Northern Ireland's Deputy First Minister Martin McGuinness has been cleared of provoking soldiers on Bloody Sunday by an official report into the killings of 14 civilians.
The report found members of the official IRA fired a number of shots, though it was concluded it was the British paratroopers who shot first during the civil rights march in Derry on January 30 1972.
Mr McGuinness, second in command of the provisional IRA in Derry that day, was "probably armed with a Thompson submachine gun", the Saville Report said.
It said though it is possible he fired the weapon, this cannot be proved. The report concluded: "He did not engage in any activity that provided any of the soldiers with any justification for opening fire."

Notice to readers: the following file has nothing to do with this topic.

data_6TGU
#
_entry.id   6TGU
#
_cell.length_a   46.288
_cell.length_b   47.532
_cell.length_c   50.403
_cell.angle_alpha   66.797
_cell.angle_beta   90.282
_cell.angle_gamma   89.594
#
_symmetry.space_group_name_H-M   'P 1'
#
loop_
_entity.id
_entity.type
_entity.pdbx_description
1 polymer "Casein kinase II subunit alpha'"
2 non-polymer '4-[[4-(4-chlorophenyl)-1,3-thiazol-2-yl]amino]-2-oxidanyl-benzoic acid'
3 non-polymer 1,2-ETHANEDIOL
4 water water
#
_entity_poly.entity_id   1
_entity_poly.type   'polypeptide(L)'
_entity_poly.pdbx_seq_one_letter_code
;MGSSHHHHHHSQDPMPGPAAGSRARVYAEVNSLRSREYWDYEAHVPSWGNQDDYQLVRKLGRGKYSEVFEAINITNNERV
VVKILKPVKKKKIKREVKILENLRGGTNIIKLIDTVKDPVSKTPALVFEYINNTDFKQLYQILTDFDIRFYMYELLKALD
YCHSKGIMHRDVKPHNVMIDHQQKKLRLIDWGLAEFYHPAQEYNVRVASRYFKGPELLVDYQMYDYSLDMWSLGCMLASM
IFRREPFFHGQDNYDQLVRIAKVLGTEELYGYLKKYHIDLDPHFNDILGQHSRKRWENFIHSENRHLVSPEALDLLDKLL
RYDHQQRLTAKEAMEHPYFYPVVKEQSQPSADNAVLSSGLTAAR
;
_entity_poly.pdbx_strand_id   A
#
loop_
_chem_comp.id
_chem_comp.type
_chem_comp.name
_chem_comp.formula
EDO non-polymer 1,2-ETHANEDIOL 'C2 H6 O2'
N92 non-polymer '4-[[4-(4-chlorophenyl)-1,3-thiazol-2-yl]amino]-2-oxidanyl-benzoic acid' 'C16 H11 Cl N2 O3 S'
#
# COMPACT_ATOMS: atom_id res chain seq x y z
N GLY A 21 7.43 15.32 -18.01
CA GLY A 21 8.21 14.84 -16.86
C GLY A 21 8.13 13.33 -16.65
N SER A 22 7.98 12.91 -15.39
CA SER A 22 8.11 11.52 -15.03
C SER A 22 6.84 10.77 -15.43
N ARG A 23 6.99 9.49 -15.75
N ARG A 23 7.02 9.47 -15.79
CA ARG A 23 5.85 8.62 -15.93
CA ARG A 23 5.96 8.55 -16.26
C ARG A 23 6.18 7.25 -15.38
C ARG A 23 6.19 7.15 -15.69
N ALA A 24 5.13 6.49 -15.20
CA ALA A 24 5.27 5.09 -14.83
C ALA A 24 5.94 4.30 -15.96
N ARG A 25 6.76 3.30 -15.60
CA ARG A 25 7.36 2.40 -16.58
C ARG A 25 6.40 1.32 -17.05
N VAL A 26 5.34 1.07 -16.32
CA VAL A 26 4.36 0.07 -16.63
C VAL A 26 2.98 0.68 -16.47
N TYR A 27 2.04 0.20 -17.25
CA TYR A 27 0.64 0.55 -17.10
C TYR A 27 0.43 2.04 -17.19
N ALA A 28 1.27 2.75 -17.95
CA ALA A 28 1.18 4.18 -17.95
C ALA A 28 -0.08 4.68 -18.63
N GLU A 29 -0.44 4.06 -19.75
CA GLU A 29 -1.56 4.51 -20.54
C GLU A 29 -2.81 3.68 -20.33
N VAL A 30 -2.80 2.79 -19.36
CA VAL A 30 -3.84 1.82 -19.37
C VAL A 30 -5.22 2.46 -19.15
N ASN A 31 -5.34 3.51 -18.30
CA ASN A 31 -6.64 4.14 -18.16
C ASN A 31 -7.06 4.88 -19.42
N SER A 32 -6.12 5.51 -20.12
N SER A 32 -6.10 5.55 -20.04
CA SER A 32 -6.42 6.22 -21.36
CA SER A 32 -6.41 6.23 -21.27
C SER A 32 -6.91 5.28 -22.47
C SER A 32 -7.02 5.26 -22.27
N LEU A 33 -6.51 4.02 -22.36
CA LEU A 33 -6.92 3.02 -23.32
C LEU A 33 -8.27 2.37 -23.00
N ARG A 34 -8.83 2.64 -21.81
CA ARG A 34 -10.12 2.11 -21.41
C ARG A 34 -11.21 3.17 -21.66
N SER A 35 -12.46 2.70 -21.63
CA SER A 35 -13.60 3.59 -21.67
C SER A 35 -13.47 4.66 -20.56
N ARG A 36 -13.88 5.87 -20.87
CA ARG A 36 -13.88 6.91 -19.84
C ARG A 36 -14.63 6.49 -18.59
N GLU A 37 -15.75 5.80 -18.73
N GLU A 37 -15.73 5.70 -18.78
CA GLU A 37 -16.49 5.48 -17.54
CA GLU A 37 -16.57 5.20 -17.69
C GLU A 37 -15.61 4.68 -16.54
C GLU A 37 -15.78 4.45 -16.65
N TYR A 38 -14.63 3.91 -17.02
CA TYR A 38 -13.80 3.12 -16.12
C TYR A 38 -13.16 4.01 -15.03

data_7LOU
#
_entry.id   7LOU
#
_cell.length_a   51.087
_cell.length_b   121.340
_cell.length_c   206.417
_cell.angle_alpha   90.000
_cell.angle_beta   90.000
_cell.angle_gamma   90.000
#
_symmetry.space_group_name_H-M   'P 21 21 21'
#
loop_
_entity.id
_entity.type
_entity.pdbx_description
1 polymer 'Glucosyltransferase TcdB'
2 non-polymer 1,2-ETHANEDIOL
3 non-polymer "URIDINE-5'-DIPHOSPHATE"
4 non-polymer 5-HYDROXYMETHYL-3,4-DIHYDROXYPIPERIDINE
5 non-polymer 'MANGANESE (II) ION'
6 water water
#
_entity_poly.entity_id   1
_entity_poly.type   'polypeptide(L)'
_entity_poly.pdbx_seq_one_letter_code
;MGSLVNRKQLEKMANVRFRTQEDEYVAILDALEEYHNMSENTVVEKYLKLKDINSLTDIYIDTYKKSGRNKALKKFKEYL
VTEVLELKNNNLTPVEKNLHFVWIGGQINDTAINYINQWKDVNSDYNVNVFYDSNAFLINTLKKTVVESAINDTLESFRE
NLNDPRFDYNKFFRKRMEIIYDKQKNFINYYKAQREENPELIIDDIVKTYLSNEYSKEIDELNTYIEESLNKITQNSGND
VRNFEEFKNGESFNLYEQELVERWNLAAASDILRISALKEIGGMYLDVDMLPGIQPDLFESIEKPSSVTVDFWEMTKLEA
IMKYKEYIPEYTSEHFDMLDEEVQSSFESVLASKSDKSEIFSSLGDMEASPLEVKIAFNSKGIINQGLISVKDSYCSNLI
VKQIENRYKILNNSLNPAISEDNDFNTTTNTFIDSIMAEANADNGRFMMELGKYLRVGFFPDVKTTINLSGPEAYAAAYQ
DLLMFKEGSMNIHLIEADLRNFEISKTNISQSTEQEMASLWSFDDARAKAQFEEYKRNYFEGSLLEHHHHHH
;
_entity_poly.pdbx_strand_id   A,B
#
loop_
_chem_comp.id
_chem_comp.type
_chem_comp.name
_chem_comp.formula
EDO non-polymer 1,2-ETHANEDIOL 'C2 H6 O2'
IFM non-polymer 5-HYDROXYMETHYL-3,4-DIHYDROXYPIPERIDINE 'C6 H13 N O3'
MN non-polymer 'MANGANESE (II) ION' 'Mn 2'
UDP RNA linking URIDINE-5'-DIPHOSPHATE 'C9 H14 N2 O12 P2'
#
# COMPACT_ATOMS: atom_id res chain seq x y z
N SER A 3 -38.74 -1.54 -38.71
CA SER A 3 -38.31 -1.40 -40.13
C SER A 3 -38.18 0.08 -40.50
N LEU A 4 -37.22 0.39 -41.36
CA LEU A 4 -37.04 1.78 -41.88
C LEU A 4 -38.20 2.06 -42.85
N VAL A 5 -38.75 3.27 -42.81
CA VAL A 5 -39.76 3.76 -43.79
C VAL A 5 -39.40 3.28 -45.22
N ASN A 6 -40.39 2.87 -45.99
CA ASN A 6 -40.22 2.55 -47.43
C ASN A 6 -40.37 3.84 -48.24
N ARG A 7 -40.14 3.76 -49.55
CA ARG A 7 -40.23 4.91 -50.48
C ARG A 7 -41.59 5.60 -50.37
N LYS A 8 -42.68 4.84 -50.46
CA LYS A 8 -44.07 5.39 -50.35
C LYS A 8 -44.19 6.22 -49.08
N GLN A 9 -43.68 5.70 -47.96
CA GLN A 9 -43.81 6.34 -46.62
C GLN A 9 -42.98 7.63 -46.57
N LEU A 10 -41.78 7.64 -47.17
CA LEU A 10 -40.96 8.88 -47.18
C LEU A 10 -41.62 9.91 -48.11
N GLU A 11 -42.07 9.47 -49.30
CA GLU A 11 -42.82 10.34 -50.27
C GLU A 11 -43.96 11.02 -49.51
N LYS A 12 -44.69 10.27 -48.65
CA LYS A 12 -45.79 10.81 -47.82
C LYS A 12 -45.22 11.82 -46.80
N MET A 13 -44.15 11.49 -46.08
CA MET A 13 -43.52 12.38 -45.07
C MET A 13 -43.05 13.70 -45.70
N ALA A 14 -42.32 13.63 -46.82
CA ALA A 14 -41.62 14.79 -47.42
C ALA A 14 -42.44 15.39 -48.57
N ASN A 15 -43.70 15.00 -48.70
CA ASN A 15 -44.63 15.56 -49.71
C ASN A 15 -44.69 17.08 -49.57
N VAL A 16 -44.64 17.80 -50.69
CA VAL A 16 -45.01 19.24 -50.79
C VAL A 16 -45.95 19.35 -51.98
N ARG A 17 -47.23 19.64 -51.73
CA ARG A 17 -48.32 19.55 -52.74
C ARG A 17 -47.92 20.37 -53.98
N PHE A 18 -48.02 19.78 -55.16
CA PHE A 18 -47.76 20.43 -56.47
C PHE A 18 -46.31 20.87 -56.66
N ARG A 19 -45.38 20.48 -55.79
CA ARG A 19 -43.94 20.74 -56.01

Mr McGuinness denied having a sub-machine gun. When asked about the Saville finding that it was probable that he had the weapon, he said: "No".
He said the report had cleared everybody in the city.
"He (Lord Saville) fully pointed the finger of blame for what happened directly at the British Parachute Regiment," he added.
No blame was placed by the Bloody Sunday Inquiry on the organisers of the march, the Northern Ireland Civil Rights Association.